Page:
In many social media circles, danah boyd is a woman who needs no introduction. Next Thursday, I get to introduce her to attendees of danah’s social media practices master class, presented by HigherEdExperts.com.
This masterclass — officially titled “Embracing a Culture of Connectivity: Understanding the Social Media Practices of Young Adults” — offers a rare chance to hear from one of the leading social media researchers of our time. And from what I’ve heard and read, she’s also one of the most engaging presenters on social media.
(If you haven’t yet signed up for this master class, better hurry. Registration closes next Tuesday, July 12.)
danah (@zephoria on Twitter) is probably best known for her 2008 Ph.D. dissertation, Taken Out of Context: American Teen Sociality in Networked Publics (PDF). That dissertation provides some revealing insights into how teens essentially lifehack via social networks to navigate their adolescence. I hope she shares some of those insights with us next Thursday.
I also hope danah delves into her latest project, a literature review on risky behavior and online safely. She recently released for public feedback a draft of that research, and Boing Boing followed up by posting an excerpt from the document:
Concerns about online predators are pervasive, but the image that most people hold doesn’t necessarily match with the data about sexual crimes against minors. For starters, the emphasis on what takes place online tends to obscure the fact that most cases of sex crimes against children do not involve the Internet at all. As we seek to help youth who are victims, we must continue our efforts to address victimization in the home and in the community; addressing Internet- initiated victimization alone will not help the vast majority of children who are victimized. When facing interventions to address Internet-initiated victimization, we must be attentive to research that highlights that some youth are more at-risk than others. Youth who have psychosocial issues, family and school problems, and those who are engaged in risky behaviors are far more likely to be victimized than the average youth using the Internet. Targeting those who are more at-risk will allow us to help more youth. Research also suggests that most youth who are victimized are not deceived about the abuser’s age, do discuss sex online before meeting up offline, and are aware of the abuser’s sexual intentions when they decide to meet them. These youth often believe that they are in love and have no mental model for understanding why statutory rape is a crime. In order to help these youth, we cannot focus solely on preventing adults from engaging with youth; we must also help youth recognize that these encounters are abusive before they occur.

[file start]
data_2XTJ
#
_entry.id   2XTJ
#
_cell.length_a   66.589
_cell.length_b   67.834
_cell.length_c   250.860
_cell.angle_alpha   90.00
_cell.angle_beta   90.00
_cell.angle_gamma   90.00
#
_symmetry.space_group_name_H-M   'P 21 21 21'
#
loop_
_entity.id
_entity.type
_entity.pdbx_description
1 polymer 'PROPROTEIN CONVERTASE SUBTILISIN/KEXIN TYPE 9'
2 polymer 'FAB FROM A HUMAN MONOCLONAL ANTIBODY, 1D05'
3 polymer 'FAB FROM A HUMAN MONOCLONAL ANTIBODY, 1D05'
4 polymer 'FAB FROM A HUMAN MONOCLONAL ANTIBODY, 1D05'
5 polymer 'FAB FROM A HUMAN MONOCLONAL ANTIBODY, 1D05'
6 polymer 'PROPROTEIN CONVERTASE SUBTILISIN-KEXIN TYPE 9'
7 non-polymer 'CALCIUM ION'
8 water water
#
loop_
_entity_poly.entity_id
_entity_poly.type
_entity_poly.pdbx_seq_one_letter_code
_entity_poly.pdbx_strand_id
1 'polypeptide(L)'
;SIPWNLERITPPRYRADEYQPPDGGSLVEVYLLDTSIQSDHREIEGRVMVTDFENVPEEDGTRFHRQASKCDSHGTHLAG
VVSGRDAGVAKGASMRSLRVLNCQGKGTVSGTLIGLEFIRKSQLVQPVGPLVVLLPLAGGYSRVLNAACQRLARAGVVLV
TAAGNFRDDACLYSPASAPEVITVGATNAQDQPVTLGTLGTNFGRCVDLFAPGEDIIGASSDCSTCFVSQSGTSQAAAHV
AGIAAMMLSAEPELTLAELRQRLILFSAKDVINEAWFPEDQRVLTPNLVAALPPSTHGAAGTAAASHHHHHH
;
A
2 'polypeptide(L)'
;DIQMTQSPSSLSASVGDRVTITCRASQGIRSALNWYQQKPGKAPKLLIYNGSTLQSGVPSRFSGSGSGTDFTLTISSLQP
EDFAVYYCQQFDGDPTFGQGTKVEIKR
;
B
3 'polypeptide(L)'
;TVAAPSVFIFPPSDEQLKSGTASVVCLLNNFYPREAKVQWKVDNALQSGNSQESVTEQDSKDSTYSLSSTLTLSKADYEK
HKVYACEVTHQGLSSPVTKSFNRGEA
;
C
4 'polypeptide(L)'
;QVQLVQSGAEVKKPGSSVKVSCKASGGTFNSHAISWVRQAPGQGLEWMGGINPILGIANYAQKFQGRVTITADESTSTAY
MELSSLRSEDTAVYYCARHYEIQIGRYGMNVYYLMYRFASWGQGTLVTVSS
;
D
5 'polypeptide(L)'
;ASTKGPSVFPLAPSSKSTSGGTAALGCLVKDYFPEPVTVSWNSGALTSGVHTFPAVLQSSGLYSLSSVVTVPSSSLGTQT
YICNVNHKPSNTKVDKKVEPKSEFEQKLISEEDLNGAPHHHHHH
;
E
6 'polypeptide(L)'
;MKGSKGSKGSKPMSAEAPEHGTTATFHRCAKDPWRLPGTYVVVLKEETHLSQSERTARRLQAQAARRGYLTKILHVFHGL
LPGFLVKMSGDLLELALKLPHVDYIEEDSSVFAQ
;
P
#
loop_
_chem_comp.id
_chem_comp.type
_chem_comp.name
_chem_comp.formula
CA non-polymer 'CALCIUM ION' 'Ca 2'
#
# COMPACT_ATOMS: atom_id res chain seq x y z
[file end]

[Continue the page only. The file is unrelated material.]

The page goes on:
While the Internet has affected the contours of bullying and harassment, research continues to emphasize the interplay between what occurs online and what takes place offline. Many of the same youth are susceptible to victimization and those who engage in online bullying are not wholly distinct from those who bully offline. While much research is still needed to stabilize definitions and measurements, there is little doubt that bullying is prevalent both online and offline, affecting all communities even if it doesn’t affect all individuals. We need interventions that get at the root of bullying, regardless of where it takes place. Because research consistently shows a connection between psychosocial troubles, family and school issues, and bullying, we cannot presume that parents are always equipped or present to intervene (and may in fact be part of the problem). Although countless programs have been developed to educate kids about bullying, far too little is known about the effectiveness of these programs. Finally, what happens online is more visible to adults, but we cannot assume that the most damaging acts of bullying are solely those that we are able to witness.
I’m looking forward to hearing what danah has to say next week. I’m also very honored that my friend Karine Joly asked me to introduce danah.
P.S. – My Caps Lock key is not broken. danah boyd intentionally writes her name in all-lowercase letters, so I’m sticking with her preference.